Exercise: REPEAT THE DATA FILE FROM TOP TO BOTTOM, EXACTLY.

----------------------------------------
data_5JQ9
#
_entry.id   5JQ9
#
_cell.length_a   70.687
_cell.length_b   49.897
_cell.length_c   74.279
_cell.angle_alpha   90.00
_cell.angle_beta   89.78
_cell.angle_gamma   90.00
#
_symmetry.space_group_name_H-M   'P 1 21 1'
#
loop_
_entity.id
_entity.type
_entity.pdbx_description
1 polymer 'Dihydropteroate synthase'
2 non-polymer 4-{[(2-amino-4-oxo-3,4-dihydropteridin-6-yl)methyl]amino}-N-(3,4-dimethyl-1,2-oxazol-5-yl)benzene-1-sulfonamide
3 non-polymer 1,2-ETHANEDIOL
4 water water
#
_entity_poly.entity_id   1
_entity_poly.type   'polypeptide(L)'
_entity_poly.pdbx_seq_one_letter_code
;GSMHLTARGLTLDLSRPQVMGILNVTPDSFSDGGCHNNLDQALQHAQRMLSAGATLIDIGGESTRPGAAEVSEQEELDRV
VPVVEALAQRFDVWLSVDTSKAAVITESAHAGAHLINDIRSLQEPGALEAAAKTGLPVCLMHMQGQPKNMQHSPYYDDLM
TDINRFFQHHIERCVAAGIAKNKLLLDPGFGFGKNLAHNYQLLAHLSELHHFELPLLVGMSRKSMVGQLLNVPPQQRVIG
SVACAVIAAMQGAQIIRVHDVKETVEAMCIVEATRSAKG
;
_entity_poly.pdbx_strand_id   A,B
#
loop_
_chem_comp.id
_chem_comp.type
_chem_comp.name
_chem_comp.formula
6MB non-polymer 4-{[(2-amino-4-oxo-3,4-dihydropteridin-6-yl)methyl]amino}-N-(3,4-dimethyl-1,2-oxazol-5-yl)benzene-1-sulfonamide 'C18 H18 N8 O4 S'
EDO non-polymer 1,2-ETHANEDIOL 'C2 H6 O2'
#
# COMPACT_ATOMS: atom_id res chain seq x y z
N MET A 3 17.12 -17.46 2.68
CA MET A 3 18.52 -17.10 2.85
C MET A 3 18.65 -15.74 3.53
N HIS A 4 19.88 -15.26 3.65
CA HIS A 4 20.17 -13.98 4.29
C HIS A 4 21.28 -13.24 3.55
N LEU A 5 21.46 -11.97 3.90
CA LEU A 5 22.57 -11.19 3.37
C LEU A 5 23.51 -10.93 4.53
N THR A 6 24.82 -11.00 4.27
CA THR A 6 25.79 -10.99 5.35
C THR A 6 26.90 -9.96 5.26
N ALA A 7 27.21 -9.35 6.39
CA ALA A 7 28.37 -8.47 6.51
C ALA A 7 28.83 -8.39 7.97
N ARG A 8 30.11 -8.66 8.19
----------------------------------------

data_5JQ9
#
_entry.id   5JQ9
#
_cell.length_a   70.687
_cell.length_b   49.897
_cell.length_c   74.279
_cell.angle_alpha   90.00
_cell.angle_beta   89.78
_cell.angle_gamma   90.00
#
_symmetry.space_group_name_H-M   'P 1 21 1'
#
loop_
_entity.id
_entity.type
_entity.pdbx_description
1 polymer 'Dihydropteroate synthase'
2 non-polymer 4-{[(2-amino-4-oxo-3,4-dihydropteridin-6-yl)methyl]amino}-N-(3,4-dimethyl-1,2-oxazol-5-yl)benzene-1-sulfonamide
3 non-polymer 1,2-ETHANEDIOL
4 water water
#
_entity_poly.entity_id   1
_entity_poly.type   'polypeptide(L)'
_entity_poly.pdbx_seq_one_letter_code
;GSMHLTARGLTLDLSRPQVMGILNVTPDSFSDGGCHNNLDQALQHAQRMLSAGATLIDIGGESTRPGAAEVSEQEELDRV
VPVVEALAQRFDVWLSVDTSKAAVITESAHAGAHLINDIRSLQEPGALEAAAKTGLPVCLMHMQGQPKNMQHSPYYDDLM
TDINRFFQHHIERCVAAGIAKNKLLLDPGFGFGKNLAHNYQLLAHLSELHHFELPLLVGMSRKSMVGQLLNVPPQQRVIG
SVACAVIAAMQGAQIIRVHDVKETVEAMCIVEATRSAKG
;
_entity_poly.pdbx_strand_id   A,B
#
loop_
_chem_comp.id
_chem_comp.type
_chem_comp.name
_chem_comp.formula
6MB non-polymer 4-{[(2-amino-4-oxo-3,4-dihydropteridin-6-yl)methyl]amino}-N-(3,4-dimethyl-1,2-oxazol-5-yl)benzene-1-sulfonamide 'C18 H18 N8 O4 S'
EDO non-polymer 1,2-ETHANEDIOL 'C2 H6 O2'
#
# COMPACT_ATOMS: atom_id res chain seq x y z
N MET A 3 17.12 -17.46 2.68
CA MET A 3 18.52 -17.10 2.85
C MET A 3 18.65 -15.74 3.53
N HIS A 4 19.88 -15.26 3.65
CA HIS A 4 20.17 -13.98 4.29
C HIS A 4 21.28 -13.24 3.55
N LEU A 5 21.46 -11.97 3.90
CA LEU A 5 22.57 -11.19 3.37
C LEU A 5 23.51 -10.93 4.53
N THR A 6 24.82 -11.00 4.27
CA THR A 6 25.79 -10.99 5.35
C THR A 6 26.90 -9.96 5.26
N ALA A 7 27.21 -9.35 6.39
CA ALA A 7 28.37 -8.47 6.51
C ALA A 7 28.83 -8.39 7.97
N ARG A 8 30.11 -8.66 8.19